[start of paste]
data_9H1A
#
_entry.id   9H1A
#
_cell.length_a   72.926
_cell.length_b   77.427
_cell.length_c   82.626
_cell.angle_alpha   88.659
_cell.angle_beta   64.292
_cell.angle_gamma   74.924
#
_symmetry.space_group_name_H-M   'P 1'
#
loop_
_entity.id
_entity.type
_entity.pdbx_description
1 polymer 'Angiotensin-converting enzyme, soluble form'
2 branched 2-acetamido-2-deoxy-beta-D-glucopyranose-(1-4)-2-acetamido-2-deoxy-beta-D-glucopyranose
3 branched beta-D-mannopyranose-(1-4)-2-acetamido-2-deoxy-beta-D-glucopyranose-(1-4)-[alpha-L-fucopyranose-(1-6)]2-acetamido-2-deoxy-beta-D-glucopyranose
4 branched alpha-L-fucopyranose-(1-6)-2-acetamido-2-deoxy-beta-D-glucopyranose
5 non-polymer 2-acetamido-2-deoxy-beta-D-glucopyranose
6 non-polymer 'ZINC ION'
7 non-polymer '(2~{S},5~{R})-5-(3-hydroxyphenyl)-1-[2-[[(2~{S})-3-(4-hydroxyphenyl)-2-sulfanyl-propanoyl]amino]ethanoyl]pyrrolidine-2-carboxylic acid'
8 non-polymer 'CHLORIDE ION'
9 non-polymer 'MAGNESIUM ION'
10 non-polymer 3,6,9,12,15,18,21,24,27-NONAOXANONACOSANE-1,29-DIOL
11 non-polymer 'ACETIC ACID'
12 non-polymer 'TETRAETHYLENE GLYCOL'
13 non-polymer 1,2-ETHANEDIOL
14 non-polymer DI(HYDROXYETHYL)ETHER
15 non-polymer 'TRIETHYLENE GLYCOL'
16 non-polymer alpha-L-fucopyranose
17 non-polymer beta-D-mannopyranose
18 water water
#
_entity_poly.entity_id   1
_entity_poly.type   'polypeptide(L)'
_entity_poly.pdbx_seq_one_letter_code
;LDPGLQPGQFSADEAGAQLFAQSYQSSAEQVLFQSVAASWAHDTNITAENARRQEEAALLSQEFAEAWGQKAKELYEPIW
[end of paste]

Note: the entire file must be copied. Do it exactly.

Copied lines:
data_9H1A
#
_entry.id   9H1A
#
_cell.length_a   72.926
_cell.length_b   77.427
_cell.length_c   82.626
_cell.angle_alpha   88.659
_cell.angle_beta   64.292
_cell.angle_gamma   74.924
#
_symmetry.space_group_name_H-M   'P 1'
#
loop_
_entity.id
_entity.type
_entity.pdbx_description
1 polymer 'Angiotensin-converting enzyme, soluble form'
2 branched 2-acetamido-2-deoxy-beta-D-glucopyranose-(1-4)-2-acetamido-2-deoxy-beta-D-glucopyranose
3 branched beta-D-mannopyranose-(1-4)-2-acetamido-2-deoxy-beta-D-glucopyranose-(1-4)-[alpha-L-fucopyranose-(1-6)]2-acetamido-2-deoxy-beta-D-glucopyranose
4 branched alpha-L-fucopyranose-(1-6)-2-acetamido-2-deoxy-beta-D-glucopyranose
5 non-polymer 2-acetamido-2-deoxy-beta-D-glucopyranose
6 non-polymer 'ZINC ION'
7 non-polymer '(2~{S},5~{R})-5-(3-hydroxyphenyl)-1-[2-[[(2~{S})-3-(4-hydroxyphenyl)-2-sulfanyl-propanoyl]amino]ethanoyl]pyrrolidine-2-carboxylic acid'
8 non-polymer 'CHLORIDE ION'
9 non-polymer 'MAGNESIUM ION'
10 non-polymer 3,6,9,12,15,18,21,24,27-NONAOXANONACOSANE-1,29-DIOL
11 non-polymer 'ACETIC ACID'
12 non-polymer 'TETRAETHYLENE GLYCOL'
13 non-polymer 1,2-ETHANEDIOL
14 non-polymer DI(HYDROXYETHYL)ETHER
15 non-polymer 'TRIETHYLENE GLYCOL'
16 non-polymer alpha-L-fucopyranose
17 non-polymer beta-D-mannopyranose
18 water water
#
_entity_poly.entity_id   1
_entity_poly.type   'polypeptide(L)'
_entity_poly.pdbx_seq_one_letter_code
;LDPGLQPGQFSADEAGAQLFAQSYQSSAEQVLFQSVAASWAHDTNITAENARRQEEAALLSQEFAEAWGQKAKELYEPIW